“U.S. and Canadian authorities took Native children from their homes and tried to school, and sometimes beat, the Indian out them” starting in 1869, enacting further cultural genocide against Native Americans, as if literal genocide and the appropriation of their lands was not enough. “Through a process of forced acculturation that stripped them of their language, culture, and customs”, the U.S. government maintained and eternalized not only a physical structure of violence, but a timeless, unbroken practice of systematic oppression through the forced co-optification of White Supremacy, and this “genocide is the law of the country”. As The violence here is permanent, affecting generations of Native peoples, as not only were their mouths “scrubbed with lye and chlorine solutions for uttering Native words”, but their culture was violently assaulted and consistently undermined. Through this experience, we reshape our conception of violence, understanding its ability to cross generations through traumatic emotional and physical wounds, its geographical and structural permanence manifested through the physical buildings of these schools that still stand today, and its ability to desecrate cultural pride. Violence thus becomes a discursive and defining narrative for Native peoples in America.

African American Lynching; Post-Reconstruction Era

Lynching, “the practice of killing people by extrajudicial…mob action” is a central and reoccurring theme in the African American, post-emancipatory narrative. “The major motive for lynchings… was the white society’s efforts to maintain white supremacy after emancipation of slaves”, and was responsible for the inexplicably cruel deaths of 3,446 blacks in less than one hundred years. Onlookers and participants treated these deeply violent lynchings as social events, where white people would bring their families to picnic, their sons to partake in the physical abuse as a rite of passage, and where people would celebrate White Supremacy and the further social death of black men, women, and children. The blood of the lynched is physically located in the soil below which these bodies were burnt, beaten, dragged, hung, and slaughtered. This fetishized violence is ingrained not only in this country’s White Supremacist narrative, but it is situated across every generation of black ancestry. It is precisely this tangible and conceptualized violence that was sanctioned and promoted by law enforcement, celebrated by the democratic left, and photographed to freeze in time — that serves as a tool to better understand the aspect of violence that is intentional and preserved in order to further a historically oppressed group’s maldevelopment.

Executive Order 9066: Japanese Internment; February 19, 1942

Executive Order 9066, or the forced, mass internment of Japanese Americans beginning in 1942 under President Woodrow Wilson, “nullified [Japanese American] citizenship, exclusively on grounds of racial difference”. The remnants of their physical internment can still be found on this country’s soil, the stories and trauma still shake the lives of the U.S. citizens that were deemed “the enemy” by the country they pledged their allegiance to. “A Jap is a Jap”. The color of their skin, the shape of their eyes, the combination of letters that formed their last names — these were grounds on which the U.S. government constitutionally appropriated the dreams, lives, property, and sense of pride that belonged to these people. In attempting to “protect” U.S. citizens, the government deeply compromised the lives of thousands of U.S. citizens, just not the ones that ‘mattered’, or white people. Violence is deeply rooted and its origins are in unfounded debates, constitutionally upheld and often perpetuated by those who we trust the most to protect us.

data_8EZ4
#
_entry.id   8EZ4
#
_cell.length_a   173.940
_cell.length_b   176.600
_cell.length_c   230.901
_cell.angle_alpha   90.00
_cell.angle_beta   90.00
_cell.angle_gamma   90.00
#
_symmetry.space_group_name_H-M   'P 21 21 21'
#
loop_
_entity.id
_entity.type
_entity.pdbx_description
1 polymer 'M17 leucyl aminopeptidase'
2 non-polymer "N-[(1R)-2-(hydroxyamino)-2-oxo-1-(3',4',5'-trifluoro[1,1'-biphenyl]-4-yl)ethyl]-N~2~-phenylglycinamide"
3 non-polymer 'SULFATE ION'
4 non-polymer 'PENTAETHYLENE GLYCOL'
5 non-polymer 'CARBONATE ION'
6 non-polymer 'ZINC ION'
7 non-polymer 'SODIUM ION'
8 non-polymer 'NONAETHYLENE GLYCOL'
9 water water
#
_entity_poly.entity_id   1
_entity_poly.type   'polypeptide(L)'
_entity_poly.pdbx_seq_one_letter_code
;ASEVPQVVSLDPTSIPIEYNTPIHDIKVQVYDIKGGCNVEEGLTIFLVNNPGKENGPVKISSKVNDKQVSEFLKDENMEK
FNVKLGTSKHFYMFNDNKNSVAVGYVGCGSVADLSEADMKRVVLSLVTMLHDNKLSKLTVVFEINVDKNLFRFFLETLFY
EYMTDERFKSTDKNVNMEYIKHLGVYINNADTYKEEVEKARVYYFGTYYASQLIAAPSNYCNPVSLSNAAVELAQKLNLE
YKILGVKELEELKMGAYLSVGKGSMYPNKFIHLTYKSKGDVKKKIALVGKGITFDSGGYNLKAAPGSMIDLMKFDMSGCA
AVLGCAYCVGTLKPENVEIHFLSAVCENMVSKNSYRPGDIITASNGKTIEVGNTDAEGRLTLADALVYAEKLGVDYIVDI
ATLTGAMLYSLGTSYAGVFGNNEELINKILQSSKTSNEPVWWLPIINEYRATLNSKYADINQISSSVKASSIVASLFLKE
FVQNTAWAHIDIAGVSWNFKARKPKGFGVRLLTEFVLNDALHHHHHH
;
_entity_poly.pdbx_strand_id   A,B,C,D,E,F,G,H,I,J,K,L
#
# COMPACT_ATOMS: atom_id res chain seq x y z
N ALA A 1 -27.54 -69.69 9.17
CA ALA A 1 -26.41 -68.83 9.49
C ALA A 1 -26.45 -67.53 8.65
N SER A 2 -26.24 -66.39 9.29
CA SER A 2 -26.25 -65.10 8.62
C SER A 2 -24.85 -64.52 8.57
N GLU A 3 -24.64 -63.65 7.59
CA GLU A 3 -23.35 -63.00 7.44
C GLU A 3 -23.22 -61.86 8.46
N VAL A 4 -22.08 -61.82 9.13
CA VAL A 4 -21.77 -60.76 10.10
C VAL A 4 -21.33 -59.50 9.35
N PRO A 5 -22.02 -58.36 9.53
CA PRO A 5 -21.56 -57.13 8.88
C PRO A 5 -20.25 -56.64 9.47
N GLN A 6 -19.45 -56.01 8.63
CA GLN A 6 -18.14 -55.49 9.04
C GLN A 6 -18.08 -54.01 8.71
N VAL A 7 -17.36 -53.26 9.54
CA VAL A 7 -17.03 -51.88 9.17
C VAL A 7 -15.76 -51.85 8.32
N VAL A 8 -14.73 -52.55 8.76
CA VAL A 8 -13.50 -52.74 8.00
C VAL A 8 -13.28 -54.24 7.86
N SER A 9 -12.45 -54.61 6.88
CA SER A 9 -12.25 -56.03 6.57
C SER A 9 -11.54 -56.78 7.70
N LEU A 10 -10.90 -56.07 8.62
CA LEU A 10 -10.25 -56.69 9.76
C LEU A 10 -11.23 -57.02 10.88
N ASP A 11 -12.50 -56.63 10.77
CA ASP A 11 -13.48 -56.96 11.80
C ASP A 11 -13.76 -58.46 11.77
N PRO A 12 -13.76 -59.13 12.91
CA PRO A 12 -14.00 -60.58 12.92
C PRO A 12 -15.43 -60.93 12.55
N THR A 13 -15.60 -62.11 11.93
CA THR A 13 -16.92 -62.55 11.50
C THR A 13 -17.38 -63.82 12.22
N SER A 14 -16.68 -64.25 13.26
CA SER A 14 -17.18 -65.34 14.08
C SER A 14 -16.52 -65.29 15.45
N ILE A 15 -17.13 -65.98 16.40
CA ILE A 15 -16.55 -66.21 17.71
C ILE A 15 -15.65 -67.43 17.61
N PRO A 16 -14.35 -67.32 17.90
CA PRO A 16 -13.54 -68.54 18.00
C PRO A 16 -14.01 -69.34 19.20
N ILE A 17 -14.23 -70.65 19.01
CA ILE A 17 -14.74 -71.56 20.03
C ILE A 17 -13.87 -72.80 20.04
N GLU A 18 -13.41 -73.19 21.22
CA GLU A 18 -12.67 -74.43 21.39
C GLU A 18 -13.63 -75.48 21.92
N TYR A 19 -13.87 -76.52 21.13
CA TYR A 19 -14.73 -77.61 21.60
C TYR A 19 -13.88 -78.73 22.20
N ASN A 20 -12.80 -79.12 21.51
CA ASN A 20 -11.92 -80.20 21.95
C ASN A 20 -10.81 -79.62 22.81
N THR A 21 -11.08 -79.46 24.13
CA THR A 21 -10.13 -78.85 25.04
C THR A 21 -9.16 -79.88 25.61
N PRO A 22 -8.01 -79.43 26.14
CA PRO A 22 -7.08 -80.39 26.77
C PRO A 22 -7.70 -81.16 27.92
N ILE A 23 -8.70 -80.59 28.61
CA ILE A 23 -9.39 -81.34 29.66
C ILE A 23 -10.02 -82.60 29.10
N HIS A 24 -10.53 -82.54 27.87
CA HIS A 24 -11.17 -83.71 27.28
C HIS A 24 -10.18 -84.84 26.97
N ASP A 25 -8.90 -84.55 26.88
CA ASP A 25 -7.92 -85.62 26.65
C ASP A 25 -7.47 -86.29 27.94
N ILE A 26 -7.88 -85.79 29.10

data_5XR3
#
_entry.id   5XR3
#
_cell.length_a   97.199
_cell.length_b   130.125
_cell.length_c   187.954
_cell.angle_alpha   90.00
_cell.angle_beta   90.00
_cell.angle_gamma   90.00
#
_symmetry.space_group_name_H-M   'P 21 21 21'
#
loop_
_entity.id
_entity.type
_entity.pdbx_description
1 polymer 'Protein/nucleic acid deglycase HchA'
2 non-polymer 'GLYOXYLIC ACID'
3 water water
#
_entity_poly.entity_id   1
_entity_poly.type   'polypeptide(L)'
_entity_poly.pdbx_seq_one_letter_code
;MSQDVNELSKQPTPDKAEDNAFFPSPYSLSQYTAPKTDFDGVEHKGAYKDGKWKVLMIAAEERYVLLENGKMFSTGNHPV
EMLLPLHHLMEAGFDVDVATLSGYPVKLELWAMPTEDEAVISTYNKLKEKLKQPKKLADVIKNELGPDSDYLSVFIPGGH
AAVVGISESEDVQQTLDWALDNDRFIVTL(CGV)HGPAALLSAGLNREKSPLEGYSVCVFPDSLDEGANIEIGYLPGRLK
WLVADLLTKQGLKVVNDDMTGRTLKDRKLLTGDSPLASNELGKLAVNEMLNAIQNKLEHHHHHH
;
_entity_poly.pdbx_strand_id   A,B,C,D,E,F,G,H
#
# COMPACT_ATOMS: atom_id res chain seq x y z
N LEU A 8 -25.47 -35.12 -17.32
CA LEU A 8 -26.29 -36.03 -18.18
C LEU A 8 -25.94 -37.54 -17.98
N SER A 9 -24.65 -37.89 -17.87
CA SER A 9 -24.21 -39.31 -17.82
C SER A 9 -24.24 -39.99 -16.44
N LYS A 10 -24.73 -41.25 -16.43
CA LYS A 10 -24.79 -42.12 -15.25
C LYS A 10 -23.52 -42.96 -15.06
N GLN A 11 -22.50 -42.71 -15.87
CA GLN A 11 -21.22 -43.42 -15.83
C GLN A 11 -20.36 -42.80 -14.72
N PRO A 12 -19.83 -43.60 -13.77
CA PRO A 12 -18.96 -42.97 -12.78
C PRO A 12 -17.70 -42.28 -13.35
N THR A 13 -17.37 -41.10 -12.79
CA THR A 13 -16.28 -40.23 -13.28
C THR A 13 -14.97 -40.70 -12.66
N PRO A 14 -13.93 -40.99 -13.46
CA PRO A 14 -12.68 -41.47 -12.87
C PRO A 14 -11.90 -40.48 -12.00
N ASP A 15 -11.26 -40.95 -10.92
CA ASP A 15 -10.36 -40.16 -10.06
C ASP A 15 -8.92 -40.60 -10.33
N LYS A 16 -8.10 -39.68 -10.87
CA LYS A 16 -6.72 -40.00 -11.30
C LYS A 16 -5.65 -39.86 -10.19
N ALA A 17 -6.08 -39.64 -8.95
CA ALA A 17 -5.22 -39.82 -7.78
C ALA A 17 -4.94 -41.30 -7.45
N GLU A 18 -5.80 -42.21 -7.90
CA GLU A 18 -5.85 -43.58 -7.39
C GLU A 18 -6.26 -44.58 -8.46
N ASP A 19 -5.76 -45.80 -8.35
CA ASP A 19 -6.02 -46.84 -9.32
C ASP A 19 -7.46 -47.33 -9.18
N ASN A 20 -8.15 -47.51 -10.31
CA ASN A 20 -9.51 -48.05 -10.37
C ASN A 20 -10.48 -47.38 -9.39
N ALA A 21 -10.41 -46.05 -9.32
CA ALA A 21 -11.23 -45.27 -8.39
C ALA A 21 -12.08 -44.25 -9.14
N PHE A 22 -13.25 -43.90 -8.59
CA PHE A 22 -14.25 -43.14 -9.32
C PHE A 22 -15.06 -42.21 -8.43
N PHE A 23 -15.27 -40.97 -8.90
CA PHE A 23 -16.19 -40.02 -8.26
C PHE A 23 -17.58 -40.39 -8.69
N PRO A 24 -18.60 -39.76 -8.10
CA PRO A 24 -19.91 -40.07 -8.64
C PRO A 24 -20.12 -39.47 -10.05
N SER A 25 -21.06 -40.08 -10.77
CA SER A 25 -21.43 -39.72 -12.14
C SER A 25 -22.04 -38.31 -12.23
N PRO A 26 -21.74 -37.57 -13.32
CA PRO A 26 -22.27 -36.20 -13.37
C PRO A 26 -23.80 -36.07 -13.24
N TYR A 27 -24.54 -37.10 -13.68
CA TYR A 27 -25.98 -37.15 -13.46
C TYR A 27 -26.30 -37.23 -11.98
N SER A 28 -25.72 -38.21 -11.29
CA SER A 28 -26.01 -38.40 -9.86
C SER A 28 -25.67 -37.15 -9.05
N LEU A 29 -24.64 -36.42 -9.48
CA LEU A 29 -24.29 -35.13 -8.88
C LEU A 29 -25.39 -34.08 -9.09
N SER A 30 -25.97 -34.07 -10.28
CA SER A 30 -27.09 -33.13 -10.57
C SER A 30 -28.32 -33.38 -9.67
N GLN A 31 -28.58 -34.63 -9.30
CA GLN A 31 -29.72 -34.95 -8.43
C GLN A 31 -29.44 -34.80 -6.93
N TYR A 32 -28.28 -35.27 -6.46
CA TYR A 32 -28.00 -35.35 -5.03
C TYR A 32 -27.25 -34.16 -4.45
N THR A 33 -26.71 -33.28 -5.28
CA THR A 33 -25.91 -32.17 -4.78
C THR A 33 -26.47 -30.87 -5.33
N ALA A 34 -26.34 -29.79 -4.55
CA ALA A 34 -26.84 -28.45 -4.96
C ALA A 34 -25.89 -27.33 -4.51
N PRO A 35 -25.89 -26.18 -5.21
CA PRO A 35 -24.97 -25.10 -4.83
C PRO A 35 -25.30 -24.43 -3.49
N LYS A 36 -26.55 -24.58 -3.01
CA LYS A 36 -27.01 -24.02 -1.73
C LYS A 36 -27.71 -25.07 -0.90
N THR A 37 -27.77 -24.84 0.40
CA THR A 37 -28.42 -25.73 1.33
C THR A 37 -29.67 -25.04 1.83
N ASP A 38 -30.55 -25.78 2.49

Through this triangulation of historically situated events, violence is modified from its original definition, as it is able to cross generations and indirectly affect individuals whose ancestors were hung or interned, it is able to seep into the ground of countries, to be the law of countries. Violence still aims to harm, it maintains that intention that is so central to its definition and to its spirit — but what I have discovered is that the pain is meant to be felt for hundreds of years, through millions of lives, and on limitless acres of land.

sources:

  1. Mae Ngai. Internment and Renunciation. PDF.
  2. Rucker, Paul . REWIND. Accessed February 24, 2017. www.rewindexhibition.com/ documents/PRucker_Rewind2_PressReady_rev4.pdf.
  3. Smith, Andrea. Heteropatriarchy and the Three Pillars of White Supremacy. PDF.
  4. “Soul Wound by Andrea Smith.” Manataka. Accessed February 24, 2017. http:// http://www.manataka.org/page2290.html.

**

B

“Wut” issue 1

Yeah, we’re releasing our first-ever Blend publication, “wut”, very very soon.

As like, a printed, tangible thing. 

And as a big fuck you to every guy who has made me feel like shit. I may have been voiceless in my relationships, but never as an artist.